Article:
Although so much of Austen’s novels are propelled by death and inheritance, there are no examples of major characters dying “on screen.” Despite all the speculation of Mr. Bennet’s impending death, he survives hale and hearty in Pride and Prejudice. A Mr. Dashwood dies at the beginning of Sense and Sensibility, and his death puts in motion the entire story, but we are not invested in him. Similarly, the death of Mrs. Churchill in Emma saddens no one (her husband finally gets to visit a friend!) and certainly not the reader. Mr. Woodhouse, who we do care about, also makes it to the end, despite his fear of chills and cake. Consider what the body count would be had Elizabeth Gaskell written Pride and Prejudice (although again my perceptions are colored by filmed adaptations of Gaskell’s novels).
Children don’t play much of a role in the novels. Margaret Dashwood only has a few lines of dialog in Sense and Sensibility. She does propel the plot, however, when she mentions the lock of hair. Most children are stage props, something for Emma to dandle on her knee.
The Price children in Mansfield Park do have important roles in making Fanny realize just how different she is from her Portsmouth relatives, but except for Susan, I put them on a par with the unnamed Cratchit children. Considering the large number of children in Austen’s life, this is pretty odd and perhaps may be a reaction to the large number of children in her life. Austen may have practiced family planning in her novels, with the Bennets and the Prices being the only sizable families I can recall. None of these families come close to the progeny of the Austen clan.
There are few plot tropes in Austen as we modern-day readers might define them. In Northanger Abbey, you will recall, she makes fun of tropes like ruined castles and the mysterious death of the first Mrs. De Winter, I mean Tilney. There are no McGuffins, like letters of transit, a second will or missing family jewels.
There are a number of misconceptions and some false accusations, but I never get the sense that Austen is trying to put something over on the reader. Austen’s plots are not complicated. Only Emma, I think, is somewhat complicated, which is why it is sometimes compared to mysteries or detective fiction.
Character generally rise above, ignore or flout the few tropes that do exist. Henry Tilney ignores his father’s wishes. Edward Ferrars forgoes his status as first born son. The Bennet entail still looms and seems regarded as moot by the end of the book.
There’s little consequence to being evil (or just plain mean) in Austen’s novels. Her, in my opinion, worst villain, Fanny Dashwood, is untouched by the events of Sense and Sensibility, except perhaps in her disappointment that she has Elinor Dashwood as a sister-in-law — again. Lucy Steele makes out like a bandit. General Tilney is not harmed when he casts Catherine Morland from Northanger Abbey. Lady Catherine de Bourgh is definitely pissed off not to marry her daughter to her nephew, but let’s face it, that’s probably a good thing for the gene pool and it puts her daughter into play for so many adaptations. William Elliot in Persuasion is thwarted when Anne reunites with Captain Wentworth, but we suspect he has a backup scheme.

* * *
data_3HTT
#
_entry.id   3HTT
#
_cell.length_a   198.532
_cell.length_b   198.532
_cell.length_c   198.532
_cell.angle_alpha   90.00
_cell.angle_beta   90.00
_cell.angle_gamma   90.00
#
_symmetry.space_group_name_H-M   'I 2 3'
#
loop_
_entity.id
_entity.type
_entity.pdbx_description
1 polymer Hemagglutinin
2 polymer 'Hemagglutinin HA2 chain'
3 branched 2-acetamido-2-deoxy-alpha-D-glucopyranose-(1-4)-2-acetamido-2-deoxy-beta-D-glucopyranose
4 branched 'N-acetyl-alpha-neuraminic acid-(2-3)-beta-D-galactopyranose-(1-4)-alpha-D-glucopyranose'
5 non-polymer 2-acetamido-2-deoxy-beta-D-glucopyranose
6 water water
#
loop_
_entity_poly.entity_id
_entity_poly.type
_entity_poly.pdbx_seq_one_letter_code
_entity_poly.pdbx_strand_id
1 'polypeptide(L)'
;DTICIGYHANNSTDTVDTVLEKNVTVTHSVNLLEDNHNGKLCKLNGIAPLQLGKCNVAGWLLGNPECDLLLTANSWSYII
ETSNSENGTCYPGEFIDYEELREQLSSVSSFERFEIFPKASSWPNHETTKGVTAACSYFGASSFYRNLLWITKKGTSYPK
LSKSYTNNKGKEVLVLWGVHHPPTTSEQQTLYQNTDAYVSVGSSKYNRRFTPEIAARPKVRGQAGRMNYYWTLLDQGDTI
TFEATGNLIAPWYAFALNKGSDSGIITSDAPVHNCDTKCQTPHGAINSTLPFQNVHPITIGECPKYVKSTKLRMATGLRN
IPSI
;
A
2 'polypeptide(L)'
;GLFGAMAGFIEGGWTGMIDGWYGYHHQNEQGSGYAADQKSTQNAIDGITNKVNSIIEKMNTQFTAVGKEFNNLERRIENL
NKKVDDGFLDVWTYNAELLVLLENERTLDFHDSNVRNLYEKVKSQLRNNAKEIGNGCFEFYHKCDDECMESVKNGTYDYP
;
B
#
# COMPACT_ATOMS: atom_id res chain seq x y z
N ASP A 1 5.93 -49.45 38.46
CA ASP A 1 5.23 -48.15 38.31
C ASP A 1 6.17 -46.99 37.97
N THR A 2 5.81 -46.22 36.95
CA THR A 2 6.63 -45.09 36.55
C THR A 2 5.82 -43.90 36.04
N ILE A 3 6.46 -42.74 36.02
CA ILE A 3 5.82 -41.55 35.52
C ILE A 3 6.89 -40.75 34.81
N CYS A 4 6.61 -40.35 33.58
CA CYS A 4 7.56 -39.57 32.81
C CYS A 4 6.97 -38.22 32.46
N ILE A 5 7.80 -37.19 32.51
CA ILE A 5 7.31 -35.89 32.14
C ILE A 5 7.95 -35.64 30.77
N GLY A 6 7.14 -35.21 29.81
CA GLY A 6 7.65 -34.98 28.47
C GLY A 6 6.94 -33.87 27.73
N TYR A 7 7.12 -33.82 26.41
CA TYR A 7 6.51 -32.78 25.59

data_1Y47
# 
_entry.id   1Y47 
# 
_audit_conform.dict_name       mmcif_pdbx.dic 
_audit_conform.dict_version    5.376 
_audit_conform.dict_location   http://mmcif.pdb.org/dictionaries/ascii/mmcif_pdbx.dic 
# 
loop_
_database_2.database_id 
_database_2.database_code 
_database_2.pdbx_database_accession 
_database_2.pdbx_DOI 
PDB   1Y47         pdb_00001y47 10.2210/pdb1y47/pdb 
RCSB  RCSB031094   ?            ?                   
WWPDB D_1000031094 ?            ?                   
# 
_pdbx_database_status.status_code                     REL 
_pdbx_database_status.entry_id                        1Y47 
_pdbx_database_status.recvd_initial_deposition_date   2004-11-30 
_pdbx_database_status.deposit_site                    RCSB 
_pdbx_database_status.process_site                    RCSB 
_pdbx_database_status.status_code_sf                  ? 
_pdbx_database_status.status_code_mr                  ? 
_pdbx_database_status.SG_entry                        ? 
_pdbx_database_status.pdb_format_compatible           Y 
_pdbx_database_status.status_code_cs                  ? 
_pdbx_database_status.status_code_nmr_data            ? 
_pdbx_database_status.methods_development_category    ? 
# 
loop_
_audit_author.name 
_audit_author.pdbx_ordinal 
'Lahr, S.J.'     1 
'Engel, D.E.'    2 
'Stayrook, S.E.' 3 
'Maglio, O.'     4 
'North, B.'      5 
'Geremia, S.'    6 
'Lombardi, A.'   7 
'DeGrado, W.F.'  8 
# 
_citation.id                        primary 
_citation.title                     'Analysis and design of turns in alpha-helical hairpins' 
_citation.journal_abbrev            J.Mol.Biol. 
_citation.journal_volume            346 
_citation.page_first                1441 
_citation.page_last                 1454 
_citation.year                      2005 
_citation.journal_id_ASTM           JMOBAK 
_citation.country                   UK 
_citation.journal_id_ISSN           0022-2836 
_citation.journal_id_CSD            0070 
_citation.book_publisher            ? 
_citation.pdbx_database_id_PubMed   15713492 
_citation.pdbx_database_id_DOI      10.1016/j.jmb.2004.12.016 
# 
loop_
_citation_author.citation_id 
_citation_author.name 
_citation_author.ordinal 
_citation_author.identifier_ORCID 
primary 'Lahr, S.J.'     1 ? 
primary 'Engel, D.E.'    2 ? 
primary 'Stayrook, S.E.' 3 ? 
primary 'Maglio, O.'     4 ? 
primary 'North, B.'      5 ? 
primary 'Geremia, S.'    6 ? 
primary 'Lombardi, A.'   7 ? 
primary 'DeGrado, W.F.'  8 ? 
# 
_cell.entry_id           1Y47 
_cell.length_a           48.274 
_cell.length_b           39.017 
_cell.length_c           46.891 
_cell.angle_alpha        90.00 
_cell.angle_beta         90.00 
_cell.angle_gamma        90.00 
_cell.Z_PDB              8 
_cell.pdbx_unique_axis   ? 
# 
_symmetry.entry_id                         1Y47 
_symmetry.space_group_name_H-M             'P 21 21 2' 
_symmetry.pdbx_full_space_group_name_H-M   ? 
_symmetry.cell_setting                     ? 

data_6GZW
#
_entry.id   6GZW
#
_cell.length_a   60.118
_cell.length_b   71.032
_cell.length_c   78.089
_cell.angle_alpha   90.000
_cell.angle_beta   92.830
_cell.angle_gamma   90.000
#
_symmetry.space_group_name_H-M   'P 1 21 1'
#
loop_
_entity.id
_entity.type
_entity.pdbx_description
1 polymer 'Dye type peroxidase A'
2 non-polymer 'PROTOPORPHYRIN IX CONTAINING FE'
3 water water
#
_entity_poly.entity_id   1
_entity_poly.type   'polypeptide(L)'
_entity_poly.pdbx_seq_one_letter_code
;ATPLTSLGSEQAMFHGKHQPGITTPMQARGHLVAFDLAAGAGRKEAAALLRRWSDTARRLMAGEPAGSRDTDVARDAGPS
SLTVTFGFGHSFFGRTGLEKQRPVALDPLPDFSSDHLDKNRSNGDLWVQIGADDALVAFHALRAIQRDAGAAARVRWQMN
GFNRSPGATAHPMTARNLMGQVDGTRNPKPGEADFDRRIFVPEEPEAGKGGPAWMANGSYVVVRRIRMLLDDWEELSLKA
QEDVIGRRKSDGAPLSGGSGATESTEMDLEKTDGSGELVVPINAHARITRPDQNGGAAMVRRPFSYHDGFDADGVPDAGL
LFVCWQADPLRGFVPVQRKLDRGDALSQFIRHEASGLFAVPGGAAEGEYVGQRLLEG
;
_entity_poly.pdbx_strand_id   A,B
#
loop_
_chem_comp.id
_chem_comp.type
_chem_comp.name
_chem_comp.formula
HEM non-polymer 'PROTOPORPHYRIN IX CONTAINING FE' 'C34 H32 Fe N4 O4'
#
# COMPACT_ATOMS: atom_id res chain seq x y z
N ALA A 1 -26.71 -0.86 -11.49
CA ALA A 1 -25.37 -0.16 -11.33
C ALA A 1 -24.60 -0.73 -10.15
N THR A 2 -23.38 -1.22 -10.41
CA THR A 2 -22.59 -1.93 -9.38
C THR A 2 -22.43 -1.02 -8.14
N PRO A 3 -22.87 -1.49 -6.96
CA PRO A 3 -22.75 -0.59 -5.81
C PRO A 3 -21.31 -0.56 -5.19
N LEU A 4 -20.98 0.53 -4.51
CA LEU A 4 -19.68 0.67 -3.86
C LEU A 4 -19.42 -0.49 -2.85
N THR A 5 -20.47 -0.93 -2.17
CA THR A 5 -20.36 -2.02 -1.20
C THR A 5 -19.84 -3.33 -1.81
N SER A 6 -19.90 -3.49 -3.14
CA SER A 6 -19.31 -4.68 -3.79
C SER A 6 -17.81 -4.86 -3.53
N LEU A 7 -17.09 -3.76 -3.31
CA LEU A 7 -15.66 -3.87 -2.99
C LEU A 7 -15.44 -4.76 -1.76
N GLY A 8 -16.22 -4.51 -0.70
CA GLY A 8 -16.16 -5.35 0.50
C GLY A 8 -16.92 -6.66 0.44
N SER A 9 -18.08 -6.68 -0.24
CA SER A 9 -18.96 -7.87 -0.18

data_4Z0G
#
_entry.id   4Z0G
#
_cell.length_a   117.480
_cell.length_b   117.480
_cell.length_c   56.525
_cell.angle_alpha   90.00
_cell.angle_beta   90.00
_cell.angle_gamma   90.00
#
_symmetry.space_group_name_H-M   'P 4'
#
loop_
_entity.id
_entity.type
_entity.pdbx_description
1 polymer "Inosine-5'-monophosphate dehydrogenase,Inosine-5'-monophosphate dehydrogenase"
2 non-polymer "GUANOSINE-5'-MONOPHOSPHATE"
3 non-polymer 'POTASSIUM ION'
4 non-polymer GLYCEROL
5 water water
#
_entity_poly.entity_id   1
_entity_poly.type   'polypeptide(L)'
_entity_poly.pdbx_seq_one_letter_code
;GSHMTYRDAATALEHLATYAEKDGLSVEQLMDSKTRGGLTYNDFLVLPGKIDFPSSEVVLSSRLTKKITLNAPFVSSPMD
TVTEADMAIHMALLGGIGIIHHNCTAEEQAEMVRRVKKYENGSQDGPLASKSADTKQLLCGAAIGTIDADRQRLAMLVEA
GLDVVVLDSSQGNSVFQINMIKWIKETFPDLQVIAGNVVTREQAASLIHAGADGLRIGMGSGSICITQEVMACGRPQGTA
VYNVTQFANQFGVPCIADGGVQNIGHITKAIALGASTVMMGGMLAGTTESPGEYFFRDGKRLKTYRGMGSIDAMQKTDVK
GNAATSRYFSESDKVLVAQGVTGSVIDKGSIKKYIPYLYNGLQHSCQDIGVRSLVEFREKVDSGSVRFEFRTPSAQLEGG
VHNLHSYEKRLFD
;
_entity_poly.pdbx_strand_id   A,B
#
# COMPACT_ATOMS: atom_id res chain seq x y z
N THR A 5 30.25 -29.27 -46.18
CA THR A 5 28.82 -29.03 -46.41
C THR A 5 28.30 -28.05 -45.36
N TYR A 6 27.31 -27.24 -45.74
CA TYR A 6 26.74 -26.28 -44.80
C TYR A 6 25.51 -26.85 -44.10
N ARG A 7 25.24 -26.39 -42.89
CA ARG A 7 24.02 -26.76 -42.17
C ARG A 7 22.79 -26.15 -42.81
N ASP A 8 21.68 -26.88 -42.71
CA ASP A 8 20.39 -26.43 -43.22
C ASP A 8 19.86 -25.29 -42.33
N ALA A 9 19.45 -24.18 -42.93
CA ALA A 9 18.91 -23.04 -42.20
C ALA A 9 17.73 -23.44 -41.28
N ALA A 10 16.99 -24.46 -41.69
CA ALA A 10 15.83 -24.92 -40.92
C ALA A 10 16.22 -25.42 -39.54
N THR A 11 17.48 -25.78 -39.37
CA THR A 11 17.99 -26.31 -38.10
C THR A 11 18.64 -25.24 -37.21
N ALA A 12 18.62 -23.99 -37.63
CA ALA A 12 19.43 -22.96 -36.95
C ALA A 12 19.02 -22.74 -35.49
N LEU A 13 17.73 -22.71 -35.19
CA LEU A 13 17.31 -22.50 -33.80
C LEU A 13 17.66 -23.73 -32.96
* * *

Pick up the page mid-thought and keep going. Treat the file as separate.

The one exception to this might be John Willoughby, who seems to genuinely pine for Marianne Dashwood — just before he returns to his rich wife and no doubt current mistress. Compare this to Charles Dickens, who often gives his villains their just deserts. Austen is amazingly non judgmental.
Do these omissions matter to the story?
No, of course not. Austen’s genius is that she gives us so much, without having to hit the reader over the head. We don’t care that she really gives only the barest description of any character. Somehow, “fine eyes” is all we need to recognize Elizabeth Bennet.
Recognizing these omissions, however, does give us an idea what is important to her. As much as the church was part of the warp and woof of her life, she was no moralizer. As much as her fortunes were affected by her father’s death, she doesn’t really employ it as plot device. (Yes, Dickens, I’m looking at you.) As much as she must have feared for her nautical brothers and would have prayed for her safety, she doesn’t dwell on the war with France. Fanny Price, after all, is most worried about her brother William’s prospects, even though I’m sure Austen knew her heroine would also have prayed for brother’s safety.
She was a remarkably canny author. She knew her limitations and she knew what she was good at. She knew to reveal Edward Ferrars to the reader only through the conversations between Elinor and Margaret.And that’s why what’s not there is sometimes as important as what is.
Meet Jennifer Petkus: Jennifer Petkus divides her time creating websites for the dead, writing Jane Austen-themed mysteries, woodworking, aikido and building model starships. She has few credentials, having failed to graduate from the University of Texas with a journalism degree, but did manage to find employment at the Colorado Springs Sun newspaper as a cop reporter, copy editor and night city editor before the paper died in 1986. She lives in fear of getting a phone call from her dead Japanese mother. Her husband is the night editor at The Denver Post. Her best friend is a cop. She watched Neil Armstrong walk on the Moon live.